Because four out of the five job-related factors that recruiters initially look for in a resume involve work experience, recent graduates are at a decided disadvantage when applying for most jobs.

Their lack of experience will also mean that their resume will likely rank low on the keyword count. To make matters worse, the average hiring manager begins with a negative view of college graduates because a full 66% of hiring managers report that they view new college graduates “as unprepared for the work place”, according to Adecco.

Remember a Resume Only Gets You an Interview

Even with a perfect resume and a little luck, getting through the initial resume screen by the recruiter only guarantees that your resume will qualify for a more thorough review during what I call the “knockout round”.

During this next stage of review, the recruiter will have more time to assess your resume for your accomplishments, your quantified results, your skills, and the tools you can use.

Unfortunately, the recruiter is usually looking for reasons to reject you, in order to avoid the criticism that will invariably come from the hiring manager if they find knockout factors in your resume.

If no obvious knockout factors are found you can expect a telephone interview, and if you pass that, numerous in-person interviews.

Even if You Do Everything Right, the Odds Can Be Less Than 1%

Because of the many roadblocks, bottlenecks, and “knockout factors” that I have highlighted in this article, the overall odds of getting a job at a “best-place-to-work” firm can often be measured in single digits.

For example, Deloitte, a top firm in the accounting field, actually brags that it only hires 3.5% of its applicants.

Google, the firm with a No. 1 employer brand, gets well over one million applicants per year, which means that even during its robust hiring periods when it hires 4,000 people a year, your odds of getting hired are an amazingly low 4/10 of 1%. Those unfortunately are painfully low “lotto type odds.”

Up to 50% of Recruiting Efforts Result in Failure

In case you’re curious, even with all the time, resources, and dollars invested in corporate recruiting processes, still between 30% and 50% of all recruiting efforts are classified by corporations as a failure.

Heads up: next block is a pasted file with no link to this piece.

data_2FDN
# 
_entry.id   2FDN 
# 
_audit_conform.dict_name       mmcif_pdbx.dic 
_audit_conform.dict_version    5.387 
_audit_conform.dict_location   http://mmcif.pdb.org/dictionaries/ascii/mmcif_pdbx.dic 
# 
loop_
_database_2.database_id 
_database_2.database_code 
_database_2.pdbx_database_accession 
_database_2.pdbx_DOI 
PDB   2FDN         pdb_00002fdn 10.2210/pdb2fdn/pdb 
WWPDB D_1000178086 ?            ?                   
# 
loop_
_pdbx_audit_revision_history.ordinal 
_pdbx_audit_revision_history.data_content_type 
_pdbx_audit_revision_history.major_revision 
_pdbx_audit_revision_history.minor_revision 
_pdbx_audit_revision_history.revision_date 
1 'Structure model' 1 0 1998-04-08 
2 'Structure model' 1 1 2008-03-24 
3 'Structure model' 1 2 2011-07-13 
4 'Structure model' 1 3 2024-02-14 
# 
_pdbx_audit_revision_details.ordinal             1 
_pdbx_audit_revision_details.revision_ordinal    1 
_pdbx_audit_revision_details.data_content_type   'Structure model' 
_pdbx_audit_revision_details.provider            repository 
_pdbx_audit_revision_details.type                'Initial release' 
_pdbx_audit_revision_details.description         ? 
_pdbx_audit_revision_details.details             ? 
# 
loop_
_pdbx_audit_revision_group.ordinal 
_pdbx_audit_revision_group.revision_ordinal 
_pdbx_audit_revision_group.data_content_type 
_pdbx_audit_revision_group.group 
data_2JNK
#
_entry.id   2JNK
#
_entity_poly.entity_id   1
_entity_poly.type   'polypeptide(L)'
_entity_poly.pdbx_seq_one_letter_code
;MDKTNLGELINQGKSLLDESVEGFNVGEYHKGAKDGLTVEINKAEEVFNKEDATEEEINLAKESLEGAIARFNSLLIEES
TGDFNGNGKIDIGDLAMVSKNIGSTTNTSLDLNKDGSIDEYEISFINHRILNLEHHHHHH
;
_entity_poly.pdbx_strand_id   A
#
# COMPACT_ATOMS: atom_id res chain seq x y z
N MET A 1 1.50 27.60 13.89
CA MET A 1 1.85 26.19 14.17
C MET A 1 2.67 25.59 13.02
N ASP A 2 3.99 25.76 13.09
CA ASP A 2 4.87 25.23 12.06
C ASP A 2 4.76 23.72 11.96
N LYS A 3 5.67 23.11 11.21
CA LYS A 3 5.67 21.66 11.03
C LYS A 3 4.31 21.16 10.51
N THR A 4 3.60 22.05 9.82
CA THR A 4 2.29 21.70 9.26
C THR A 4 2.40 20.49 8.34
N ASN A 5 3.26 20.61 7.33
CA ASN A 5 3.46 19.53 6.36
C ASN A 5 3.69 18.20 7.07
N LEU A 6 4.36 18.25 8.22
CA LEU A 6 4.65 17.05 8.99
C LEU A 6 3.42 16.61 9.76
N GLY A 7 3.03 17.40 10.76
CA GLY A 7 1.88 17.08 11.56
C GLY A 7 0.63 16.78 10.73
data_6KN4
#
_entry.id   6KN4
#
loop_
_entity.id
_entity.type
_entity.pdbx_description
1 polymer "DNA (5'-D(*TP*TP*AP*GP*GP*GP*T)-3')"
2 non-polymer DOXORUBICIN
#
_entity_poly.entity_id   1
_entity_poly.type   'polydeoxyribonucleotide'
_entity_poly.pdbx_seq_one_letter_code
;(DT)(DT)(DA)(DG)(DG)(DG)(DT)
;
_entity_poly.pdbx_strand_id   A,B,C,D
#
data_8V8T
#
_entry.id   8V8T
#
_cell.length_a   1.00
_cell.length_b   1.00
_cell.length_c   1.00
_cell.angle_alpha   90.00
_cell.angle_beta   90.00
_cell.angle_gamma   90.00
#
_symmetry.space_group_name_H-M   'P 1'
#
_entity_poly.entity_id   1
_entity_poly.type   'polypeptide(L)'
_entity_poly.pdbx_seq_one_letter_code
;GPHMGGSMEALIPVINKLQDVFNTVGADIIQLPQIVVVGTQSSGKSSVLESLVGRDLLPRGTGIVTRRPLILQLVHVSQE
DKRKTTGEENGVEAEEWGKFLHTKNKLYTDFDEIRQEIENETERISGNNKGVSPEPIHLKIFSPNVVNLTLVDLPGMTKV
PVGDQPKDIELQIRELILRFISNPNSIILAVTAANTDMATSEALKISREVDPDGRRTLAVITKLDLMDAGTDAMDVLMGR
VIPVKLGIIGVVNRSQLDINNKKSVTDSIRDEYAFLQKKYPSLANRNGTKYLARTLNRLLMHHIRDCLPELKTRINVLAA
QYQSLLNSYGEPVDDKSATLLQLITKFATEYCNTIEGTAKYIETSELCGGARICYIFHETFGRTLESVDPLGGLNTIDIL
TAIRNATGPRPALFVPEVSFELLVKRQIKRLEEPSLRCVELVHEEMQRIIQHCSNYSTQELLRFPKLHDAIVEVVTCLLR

Failure is defined as when an offer was rejected or when the new hire quit or had to be terminated within the first year (staffing.org). Applicants should also note that 50% of all new hires later regret their decision to accept the job (Recruiting Roundtable).

Final Thoughts

Unfortunately, much of what is written about “the perfect resume” and the ideal job search approach is based on “old wives’ tales” and is simply wrong. However, when I review the numbers that are available to me from internal company recruiting data and publicly through research done by industry-leading firms like TheLadders, Adecco, BeHiring, staffing.org, and Careerbuilder, it doesn’t take long to realise that the real job search process differs significantly from the ideal one.

Rather than leaving things to chance, my advice both to the applicant and to the corporate recruiting leader is to approach the job search process in a much more scientific way. For the applicant that means start by thoroughly reading the position description and making a list of the required keywords that both the ATS and the recruiter will need to see.

Next submit a customised resume that is in a scannable format that ensures that the key factors that recruiters need to see initially (job titles, company names, education, dates, keywords, etc.) are both powerful and easy to find during a quick six-second scan.

But next comes the most important step: to literally “pre-test” both your resume and your LinkedIn profile several times with a recruiter or HR professional. Pre-testing makes sure that anyone who scans them for six seconds will be able to actually find each of the key points that recruiters need to find.

My final bit of advice is something that only insiders know. And that is to become an employee referral (the highest volume way to get hired). Because one of the firm’s own employees recommended you and also because the recruiter knows that they will likely have to provide feedback to that employee when they later inquire as to “why their referral was rejected,” résumés from referrals are reviewed much more closely.

I hope that by presenting these 35+ powerful recruiting-related numbers I have improved your understanding of the recruiting process and the roadblocks that you need to steer around in order to dramatically improve your odds of getting a great job.